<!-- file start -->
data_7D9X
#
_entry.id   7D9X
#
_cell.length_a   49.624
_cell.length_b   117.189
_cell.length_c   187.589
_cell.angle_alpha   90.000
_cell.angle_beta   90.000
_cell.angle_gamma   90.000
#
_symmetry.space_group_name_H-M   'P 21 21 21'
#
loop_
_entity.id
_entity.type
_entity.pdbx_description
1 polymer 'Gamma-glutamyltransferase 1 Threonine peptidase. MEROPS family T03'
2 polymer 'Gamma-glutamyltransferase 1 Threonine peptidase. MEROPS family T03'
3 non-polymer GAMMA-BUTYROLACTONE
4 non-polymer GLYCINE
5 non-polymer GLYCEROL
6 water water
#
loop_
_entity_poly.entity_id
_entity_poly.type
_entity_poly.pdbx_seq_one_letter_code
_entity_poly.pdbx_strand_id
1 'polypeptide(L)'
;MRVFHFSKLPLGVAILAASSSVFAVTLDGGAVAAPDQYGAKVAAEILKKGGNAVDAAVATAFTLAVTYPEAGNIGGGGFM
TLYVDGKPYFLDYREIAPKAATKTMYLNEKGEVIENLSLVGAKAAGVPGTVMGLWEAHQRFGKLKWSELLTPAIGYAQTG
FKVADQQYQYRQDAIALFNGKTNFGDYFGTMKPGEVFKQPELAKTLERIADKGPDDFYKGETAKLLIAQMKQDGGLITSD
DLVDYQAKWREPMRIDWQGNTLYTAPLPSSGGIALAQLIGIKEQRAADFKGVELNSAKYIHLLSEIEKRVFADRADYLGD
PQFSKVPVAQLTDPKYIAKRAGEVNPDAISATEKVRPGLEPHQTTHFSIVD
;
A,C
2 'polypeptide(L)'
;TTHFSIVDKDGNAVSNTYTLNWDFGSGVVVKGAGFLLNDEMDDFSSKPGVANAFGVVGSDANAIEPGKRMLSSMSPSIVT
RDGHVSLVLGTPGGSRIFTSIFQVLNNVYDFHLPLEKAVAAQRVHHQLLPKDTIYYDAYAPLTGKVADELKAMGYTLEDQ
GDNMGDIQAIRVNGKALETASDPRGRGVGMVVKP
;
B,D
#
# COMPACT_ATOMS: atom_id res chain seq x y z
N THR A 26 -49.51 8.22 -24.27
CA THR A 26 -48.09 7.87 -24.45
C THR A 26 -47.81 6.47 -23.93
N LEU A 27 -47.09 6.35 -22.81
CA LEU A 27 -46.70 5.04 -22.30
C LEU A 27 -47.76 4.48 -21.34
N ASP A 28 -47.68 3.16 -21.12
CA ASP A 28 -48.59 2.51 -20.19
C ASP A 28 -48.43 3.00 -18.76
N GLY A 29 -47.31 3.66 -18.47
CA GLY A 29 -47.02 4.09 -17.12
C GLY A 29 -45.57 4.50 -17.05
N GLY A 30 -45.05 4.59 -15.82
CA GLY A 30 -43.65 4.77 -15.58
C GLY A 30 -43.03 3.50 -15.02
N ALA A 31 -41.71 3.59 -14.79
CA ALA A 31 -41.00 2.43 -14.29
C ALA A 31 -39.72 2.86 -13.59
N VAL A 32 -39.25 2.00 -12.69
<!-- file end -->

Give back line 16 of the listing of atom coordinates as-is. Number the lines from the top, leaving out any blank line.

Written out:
_entity.type